Itaú BBA - Reshaping NAFTA

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Reshaping NAFTA

August 1, 2017

NAFTA will live on, with changes in favor of the U.S. but without transformational implications for Mexico

Please open the attached pdf to read the full report

 The U.S. is Mexico’s top trading partner, so the escalation of protectionism north of the border poses a substantial risk to the Mexican economy. While cancelling the 23-year-old North American Free Trade Agreement (NAFTA) – and, by default, trading under the framework of the World Trade Organization (WTO) – would not mean significantly higher tariffs, losing some aspects of NAFTA could have longer-term consequences on the economy.

 In our view, incentives are set up in a way such that Mexico is likely to renegotiate NAFTA, even if the terms of the new agreement are somewhat worse. In a nutshell, Mexico sees protectionism (even retaliation) as self-defeating, while the U.S. apparently has a neo-mercantilist perspective – focused on eliminating trade deficits – in which trade is at least somewhat similar to a zero-sum game.

 NAFTA’s renegotiation points, recently put on the table by the U.S. authorities, are still taking form, so we analyze them qualitatively. Stricter rules of origin would be harmful, to the extent that Mexican exporters and importers would face higher administrative costs and further restrictions on sourcing from the most efficient suppliers. Other potentially negative changes in the agreement could be: more discretion for the U.S. judiciary in the implementation of trade remedies (safeguards, anti-dumping, and countervailing duties); the ramping-up of “Buy American” exceptions whereby domestic firms obtain preferences in the government procurement markets (previously liberalized by NAFTA); and deep changes to NAFTA’s dispute settlement system – such as the elimination of the investor-versus-state mechanism (prized by the private sectors of both the U.S. and Mexico, but strongly disliked by U.S. legislators) – which would weaken Mexico’s legal investor-protection framework.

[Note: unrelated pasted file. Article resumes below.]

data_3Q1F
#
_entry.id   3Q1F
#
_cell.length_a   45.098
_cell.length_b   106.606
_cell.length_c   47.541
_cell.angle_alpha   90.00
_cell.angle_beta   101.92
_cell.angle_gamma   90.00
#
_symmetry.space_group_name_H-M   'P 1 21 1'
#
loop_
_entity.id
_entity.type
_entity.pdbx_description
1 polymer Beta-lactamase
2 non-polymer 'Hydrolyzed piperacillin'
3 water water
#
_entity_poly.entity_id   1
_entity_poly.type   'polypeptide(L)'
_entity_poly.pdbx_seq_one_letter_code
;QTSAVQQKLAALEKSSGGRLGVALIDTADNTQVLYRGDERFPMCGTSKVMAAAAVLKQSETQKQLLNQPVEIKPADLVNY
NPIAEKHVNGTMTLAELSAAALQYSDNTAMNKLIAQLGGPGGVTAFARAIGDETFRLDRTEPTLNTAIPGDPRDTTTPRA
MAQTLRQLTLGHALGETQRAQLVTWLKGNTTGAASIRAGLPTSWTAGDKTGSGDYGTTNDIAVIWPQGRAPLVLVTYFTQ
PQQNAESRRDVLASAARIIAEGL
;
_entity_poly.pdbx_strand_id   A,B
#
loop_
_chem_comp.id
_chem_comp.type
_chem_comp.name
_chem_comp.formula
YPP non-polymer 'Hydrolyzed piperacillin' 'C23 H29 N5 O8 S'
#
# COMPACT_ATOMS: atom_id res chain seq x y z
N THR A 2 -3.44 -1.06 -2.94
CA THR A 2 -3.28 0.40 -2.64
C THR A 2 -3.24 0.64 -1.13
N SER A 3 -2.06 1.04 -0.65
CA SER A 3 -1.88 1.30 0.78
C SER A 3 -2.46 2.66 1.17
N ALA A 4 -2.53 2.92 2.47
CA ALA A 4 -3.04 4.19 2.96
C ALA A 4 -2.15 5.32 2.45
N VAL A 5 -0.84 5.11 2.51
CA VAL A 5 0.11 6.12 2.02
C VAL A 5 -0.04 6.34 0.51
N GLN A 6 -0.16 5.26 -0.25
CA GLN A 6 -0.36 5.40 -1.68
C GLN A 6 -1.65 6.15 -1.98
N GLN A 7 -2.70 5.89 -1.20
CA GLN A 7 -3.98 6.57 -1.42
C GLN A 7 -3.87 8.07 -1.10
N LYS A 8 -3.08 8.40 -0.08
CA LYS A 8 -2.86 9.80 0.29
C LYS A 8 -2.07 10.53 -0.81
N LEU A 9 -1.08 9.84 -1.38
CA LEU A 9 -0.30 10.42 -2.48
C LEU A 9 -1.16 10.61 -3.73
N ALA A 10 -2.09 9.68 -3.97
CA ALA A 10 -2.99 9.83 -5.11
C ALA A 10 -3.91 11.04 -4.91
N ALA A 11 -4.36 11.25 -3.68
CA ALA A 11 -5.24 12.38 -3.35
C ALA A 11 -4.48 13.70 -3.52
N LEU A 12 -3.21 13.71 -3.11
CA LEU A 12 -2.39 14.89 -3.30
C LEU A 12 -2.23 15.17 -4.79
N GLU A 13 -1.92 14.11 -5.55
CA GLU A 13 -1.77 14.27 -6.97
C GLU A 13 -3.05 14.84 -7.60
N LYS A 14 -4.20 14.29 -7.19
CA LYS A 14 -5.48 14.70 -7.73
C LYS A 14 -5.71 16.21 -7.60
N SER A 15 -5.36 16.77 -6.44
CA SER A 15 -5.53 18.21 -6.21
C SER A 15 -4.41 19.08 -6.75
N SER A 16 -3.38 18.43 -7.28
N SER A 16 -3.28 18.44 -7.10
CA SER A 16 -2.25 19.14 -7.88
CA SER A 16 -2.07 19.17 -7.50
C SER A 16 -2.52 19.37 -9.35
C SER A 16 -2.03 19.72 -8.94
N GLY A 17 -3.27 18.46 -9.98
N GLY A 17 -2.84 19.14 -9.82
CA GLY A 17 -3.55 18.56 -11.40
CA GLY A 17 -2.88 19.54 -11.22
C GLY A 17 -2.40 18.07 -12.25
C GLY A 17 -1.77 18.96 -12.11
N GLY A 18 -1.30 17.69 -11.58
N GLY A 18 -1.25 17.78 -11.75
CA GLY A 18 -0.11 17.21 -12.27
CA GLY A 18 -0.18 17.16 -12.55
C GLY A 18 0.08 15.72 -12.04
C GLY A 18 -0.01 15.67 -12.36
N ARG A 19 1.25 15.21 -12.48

Our base case is that NAFTA will live on, with some changes in favor of the U.S. (to satisfy their demand for so-called “fair trade”) but without transformational implications for the Mexican economy. Timing, however, is a crucial risk. Negotiation rounds are scheduled to begin on August 16, but the proximity of Mexico’s presidential election (July 2018) and the U.S. Congress mid-term election (November 2018) will put pressure on negotiators. If electoral dynamics


 

João Pedro Resende
Alexander Müller


 

Please open the attached pdf to read the full report

 



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